Changes in employment can be the perfect time to think about your super, because you’re generally thinking about changes in financial circumstances already. Here are a few tips and things to think about at this time of your life.
When you change jobs, your new employer will probably set up another super account for you unless you give them some instructions on where you’d like your super paid. Most employees can choose which account their super is paid to, even if your employer has a default fund that they contribute to.
One of the great features of your membership with us is that you can keep your membership even when you leave the Commonwealth Bank Group and you can ask your new employer to contribute to your Accumulate Plus account. Find out more about asking your employer to contribute or try out this online tool to compare us with another fund.
If you’re a Defined Benefit or Retirement Access member and you’d like to receive contributions from other employers, you can use an Accumulate Plus account. Find out more about opening an account if you don’t have one already.
If your new job has also come with an increase in salary, you may want to consider adding a bit extra to your super. It's easy to think that super is something you can leave for later, but taking small steps now could add up to thousands of extra dollars over time.
If you start early enough, even small amounts can make a huge difference when you do it regularly!
Find out more about contributing to super.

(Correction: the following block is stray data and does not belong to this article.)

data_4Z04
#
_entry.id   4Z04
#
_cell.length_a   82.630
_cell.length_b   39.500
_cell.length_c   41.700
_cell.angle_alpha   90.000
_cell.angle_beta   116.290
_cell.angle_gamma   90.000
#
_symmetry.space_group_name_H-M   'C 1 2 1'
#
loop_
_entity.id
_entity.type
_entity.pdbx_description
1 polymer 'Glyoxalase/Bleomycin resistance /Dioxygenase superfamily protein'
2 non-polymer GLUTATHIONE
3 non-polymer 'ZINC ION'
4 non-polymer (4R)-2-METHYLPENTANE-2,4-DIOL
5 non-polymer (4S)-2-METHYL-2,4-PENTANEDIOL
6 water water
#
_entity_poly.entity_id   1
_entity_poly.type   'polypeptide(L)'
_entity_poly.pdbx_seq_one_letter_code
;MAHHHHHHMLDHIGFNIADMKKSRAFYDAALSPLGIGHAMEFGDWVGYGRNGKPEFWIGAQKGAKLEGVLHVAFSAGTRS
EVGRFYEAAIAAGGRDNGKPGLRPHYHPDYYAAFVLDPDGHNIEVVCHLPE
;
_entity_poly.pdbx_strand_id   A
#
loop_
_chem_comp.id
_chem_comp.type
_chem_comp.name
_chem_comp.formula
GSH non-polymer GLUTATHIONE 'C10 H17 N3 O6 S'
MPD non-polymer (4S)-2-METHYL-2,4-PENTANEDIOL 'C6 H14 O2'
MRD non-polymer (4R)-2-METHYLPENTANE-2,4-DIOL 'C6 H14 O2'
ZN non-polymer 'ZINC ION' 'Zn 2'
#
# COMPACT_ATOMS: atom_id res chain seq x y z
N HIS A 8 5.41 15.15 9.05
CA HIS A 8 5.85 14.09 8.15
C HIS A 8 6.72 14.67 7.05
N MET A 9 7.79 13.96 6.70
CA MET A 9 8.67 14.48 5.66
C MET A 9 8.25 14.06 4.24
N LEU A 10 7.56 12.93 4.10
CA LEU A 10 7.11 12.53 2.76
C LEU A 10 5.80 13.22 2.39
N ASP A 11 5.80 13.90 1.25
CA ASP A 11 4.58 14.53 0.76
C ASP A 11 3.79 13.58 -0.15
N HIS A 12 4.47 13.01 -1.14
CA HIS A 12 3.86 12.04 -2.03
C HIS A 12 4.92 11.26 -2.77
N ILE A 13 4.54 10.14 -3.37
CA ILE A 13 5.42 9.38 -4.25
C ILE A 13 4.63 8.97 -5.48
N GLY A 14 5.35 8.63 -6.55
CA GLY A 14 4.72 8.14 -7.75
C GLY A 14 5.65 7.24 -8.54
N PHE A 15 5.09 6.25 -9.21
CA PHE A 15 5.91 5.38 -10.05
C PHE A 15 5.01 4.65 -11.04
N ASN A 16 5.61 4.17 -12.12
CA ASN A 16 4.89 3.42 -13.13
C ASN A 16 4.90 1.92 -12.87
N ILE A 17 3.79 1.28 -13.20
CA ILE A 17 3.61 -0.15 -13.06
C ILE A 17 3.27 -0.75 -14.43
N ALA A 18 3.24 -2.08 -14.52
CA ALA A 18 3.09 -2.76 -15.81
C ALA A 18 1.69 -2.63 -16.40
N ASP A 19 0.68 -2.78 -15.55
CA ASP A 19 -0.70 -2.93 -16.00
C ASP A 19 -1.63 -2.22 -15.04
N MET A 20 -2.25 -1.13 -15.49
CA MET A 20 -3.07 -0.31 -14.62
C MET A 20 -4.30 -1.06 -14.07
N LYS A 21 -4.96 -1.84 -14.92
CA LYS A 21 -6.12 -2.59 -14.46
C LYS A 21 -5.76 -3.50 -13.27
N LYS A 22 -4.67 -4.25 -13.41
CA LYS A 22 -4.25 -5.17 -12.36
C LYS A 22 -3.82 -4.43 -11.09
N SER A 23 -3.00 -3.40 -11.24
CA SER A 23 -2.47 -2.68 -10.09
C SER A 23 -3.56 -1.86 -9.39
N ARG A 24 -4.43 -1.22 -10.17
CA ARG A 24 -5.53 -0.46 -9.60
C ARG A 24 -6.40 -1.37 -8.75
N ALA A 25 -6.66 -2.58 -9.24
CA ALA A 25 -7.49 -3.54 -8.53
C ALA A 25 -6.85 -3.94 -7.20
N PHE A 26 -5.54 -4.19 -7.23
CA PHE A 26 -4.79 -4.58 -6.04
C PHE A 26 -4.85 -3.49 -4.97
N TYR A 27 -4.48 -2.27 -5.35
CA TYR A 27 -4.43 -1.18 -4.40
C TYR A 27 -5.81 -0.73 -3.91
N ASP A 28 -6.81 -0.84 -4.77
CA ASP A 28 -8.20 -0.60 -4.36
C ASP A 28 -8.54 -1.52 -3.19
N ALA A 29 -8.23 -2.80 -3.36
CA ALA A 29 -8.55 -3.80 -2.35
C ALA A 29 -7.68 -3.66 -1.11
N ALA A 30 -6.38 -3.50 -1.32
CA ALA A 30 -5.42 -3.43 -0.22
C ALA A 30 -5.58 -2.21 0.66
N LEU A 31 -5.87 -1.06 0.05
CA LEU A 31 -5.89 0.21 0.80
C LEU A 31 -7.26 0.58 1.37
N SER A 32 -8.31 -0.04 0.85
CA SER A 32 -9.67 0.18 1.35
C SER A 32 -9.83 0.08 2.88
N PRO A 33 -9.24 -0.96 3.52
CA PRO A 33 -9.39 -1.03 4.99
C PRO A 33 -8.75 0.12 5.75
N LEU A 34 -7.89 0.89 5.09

It can be great being your own boss, but one thing to consider is that you may no longer have an employer making regular super contributions for you. To minimise any impact to your super savings over the long term, you should consider whether to make your own contributions to your super.
You can make after-tax contributions to your super, and you may be eligible to claim a tax deduction for the contributions through your tax return – these are called personal deductible contributions. Find out more in the Reference Guide: Boost your super for Accumulate Plus.
If you’re now earning a lower income and you make after-tax contributions to your super, you may also be eligible for a super co-contribution from the government or a low income superannuation tax offset. Find out more about these schemes in the Reference Guide: Boost your super.
When you work long hours running your own small business, there’s often little time to plan for retirement. But a business isn’t the same as a financial plan. (Source: Colonial First State)
This short video will show you how you may be able to claim a tax deduction for money you put into super if you’re self-employed. (Source: Australian Taxation Office)
Different work patterns and incomes mean that Australians don’t end up with the same super balances when they retire. (Source: CommBank)